Although the “Brave CPO” is a key part of the transition mix. It is also clear that they must have specific behavior change strategies for bringing about the desired transformation in the transition from “as is” to the “to be” state.
Most of the behavior change strategies, boil down to the following three “levers”:
- Increase the number of triggers leading to the desirable behavior.
- Enhance ability to perform the behavior (make it easier to do)
- Amplify motivation for doing the behavior with intrinsic and extrinsic motivators.
In each capability building effort you have to figure out how to get people to do something different:
- “What do you want people to do?”
- “Why aren’t they doing it then?”
9. CPP Model
The Purchasing Practice model operates on the framework that for people to perform a target behavior, they must:
- be sufficiently motivated
- have the ability to perform the behavior, and
- be triggered to perform the behavior
Our model provides CPO’s & HR leaders with a systemized methodology; to develop questions, collect the results and analyze the current state of data, processes, incentives, knowledge, capacity, and motives. To generate the conversation of how to implement effective behavior change in their organization.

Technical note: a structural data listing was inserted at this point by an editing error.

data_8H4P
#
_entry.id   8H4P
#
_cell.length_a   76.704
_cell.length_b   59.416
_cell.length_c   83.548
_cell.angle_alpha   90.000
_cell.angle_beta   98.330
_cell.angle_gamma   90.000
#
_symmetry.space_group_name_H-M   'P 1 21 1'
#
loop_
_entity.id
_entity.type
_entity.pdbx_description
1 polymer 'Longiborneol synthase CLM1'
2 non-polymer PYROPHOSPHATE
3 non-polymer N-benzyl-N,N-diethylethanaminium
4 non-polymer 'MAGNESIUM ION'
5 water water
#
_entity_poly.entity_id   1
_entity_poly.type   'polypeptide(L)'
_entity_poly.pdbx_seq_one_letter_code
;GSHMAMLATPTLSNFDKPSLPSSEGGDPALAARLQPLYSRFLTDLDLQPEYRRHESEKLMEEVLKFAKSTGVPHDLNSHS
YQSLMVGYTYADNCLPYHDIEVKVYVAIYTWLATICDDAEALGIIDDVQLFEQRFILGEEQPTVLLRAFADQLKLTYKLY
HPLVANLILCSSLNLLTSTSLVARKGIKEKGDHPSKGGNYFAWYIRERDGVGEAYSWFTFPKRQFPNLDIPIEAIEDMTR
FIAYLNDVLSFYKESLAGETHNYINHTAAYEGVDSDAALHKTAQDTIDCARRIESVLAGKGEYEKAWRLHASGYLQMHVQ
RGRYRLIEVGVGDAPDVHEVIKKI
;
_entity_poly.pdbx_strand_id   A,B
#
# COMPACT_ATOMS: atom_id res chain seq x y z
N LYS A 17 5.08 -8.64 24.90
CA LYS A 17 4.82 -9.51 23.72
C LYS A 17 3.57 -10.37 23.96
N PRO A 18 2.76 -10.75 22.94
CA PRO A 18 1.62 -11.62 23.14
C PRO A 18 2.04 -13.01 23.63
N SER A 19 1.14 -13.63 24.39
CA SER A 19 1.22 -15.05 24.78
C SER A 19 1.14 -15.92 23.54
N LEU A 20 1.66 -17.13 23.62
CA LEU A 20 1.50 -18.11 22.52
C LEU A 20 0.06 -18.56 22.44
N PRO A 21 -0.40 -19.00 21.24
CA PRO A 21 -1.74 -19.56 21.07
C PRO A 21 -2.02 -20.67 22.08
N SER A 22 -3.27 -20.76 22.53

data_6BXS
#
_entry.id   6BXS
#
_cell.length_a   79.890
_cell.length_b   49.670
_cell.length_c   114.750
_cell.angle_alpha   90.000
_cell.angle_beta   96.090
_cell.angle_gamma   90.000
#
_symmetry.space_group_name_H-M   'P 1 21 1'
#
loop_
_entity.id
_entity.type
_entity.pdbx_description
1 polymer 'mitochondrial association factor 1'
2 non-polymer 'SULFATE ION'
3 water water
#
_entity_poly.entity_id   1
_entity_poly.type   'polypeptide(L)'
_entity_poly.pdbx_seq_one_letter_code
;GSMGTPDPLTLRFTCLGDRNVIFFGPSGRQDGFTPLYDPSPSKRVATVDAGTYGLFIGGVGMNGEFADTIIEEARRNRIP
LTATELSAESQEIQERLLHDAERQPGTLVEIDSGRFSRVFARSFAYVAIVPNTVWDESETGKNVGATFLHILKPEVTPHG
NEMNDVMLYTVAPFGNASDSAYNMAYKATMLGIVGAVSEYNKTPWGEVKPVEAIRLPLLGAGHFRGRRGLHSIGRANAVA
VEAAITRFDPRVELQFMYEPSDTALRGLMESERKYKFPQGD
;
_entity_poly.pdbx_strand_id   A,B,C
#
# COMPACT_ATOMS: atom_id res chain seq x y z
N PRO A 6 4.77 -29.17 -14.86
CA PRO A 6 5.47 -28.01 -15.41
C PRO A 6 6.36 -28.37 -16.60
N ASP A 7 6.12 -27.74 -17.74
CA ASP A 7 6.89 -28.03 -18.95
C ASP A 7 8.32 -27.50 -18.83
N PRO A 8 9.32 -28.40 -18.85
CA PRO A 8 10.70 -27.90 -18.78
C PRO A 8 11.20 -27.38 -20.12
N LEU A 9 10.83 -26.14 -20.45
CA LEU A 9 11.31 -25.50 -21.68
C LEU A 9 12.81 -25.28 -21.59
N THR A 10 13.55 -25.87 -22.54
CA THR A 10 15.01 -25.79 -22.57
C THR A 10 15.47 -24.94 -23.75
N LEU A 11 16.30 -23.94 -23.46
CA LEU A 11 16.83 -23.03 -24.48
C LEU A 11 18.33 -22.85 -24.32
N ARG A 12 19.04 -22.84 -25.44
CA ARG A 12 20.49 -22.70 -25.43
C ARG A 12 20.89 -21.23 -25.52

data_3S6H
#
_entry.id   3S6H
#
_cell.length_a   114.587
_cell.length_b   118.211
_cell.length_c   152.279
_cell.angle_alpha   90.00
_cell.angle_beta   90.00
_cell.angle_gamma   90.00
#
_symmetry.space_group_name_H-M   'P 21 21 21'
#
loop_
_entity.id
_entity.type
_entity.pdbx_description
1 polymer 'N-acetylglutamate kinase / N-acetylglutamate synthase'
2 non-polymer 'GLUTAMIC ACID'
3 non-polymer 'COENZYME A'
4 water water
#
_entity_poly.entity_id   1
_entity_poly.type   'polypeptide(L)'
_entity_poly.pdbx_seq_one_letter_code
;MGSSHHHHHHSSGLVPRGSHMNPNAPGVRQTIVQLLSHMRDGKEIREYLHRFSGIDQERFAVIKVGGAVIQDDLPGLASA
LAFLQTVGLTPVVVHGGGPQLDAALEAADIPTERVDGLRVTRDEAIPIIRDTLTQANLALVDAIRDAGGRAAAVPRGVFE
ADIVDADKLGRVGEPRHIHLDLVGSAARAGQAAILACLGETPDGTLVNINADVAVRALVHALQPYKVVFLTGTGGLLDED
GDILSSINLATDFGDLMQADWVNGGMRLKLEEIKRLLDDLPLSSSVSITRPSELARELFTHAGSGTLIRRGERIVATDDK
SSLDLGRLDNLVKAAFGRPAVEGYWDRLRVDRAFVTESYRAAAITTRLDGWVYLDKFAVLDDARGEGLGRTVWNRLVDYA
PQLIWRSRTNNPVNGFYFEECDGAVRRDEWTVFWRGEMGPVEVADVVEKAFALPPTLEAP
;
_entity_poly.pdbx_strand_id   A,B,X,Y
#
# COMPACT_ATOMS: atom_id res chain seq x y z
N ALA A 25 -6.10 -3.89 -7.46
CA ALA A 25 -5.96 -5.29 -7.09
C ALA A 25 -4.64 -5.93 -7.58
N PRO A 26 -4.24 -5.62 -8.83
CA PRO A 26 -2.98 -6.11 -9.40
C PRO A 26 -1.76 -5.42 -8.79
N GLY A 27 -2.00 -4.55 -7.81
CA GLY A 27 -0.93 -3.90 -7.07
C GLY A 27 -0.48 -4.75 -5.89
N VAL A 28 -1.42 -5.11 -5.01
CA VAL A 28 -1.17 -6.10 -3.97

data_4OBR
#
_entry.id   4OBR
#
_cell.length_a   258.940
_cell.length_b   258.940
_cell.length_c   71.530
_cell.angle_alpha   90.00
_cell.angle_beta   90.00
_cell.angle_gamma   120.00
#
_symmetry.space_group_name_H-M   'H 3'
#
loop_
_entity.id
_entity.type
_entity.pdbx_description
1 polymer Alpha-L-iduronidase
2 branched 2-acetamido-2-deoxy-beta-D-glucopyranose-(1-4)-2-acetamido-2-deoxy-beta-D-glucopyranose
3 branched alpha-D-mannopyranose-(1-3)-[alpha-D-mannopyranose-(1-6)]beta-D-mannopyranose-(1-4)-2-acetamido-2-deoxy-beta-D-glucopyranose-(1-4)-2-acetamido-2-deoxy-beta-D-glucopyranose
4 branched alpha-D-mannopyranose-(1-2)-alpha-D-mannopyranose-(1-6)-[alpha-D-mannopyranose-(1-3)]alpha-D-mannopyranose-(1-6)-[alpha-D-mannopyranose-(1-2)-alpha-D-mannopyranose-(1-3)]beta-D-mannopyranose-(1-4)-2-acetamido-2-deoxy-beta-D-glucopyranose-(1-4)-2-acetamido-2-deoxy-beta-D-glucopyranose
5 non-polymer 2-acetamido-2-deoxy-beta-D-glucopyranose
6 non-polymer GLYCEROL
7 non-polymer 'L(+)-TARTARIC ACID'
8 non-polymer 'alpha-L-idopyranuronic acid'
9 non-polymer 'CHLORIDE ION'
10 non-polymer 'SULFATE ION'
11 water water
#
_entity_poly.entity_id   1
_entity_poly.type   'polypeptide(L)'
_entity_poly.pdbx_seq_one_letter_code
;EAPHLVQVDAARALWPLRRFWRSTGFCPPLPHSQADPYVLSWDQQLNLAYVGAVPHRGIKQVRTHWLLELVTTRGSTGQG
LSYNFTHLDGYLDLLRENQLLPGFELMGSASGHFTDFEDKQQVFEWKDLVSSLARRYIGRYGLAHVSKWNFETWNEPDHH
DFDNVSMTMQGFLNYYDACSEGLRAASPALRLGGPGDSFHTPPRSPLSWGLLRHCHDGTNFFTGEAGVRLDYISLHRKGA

- Do employees know your organizations strategy and how their role contributes to it?
- Have you clearly communicated performance expectations to employees?
- Do employees understand the various aspects of their roles and the priorities for doing them?
- Are there clear and relevant performance aids available to guide the employees?
- Do you provide sufficient, timely behaviorally specific feedback regarding their performance?
- Do you have a performance management system to assist managers in describing expectations for both activities and results for the employee?
- Do employees have the right tools and templates to do their jobs?
- Do employees have the time they need to do their jobs?
- Are procurement processes and procedures defined in such a way as to enhance employee performance?
- Is the work environment conducive to excellent performance?
- Do the employees have the ability to learn what is expected for them to be successful?
- Are employees free from any emotional limitations that impede performance?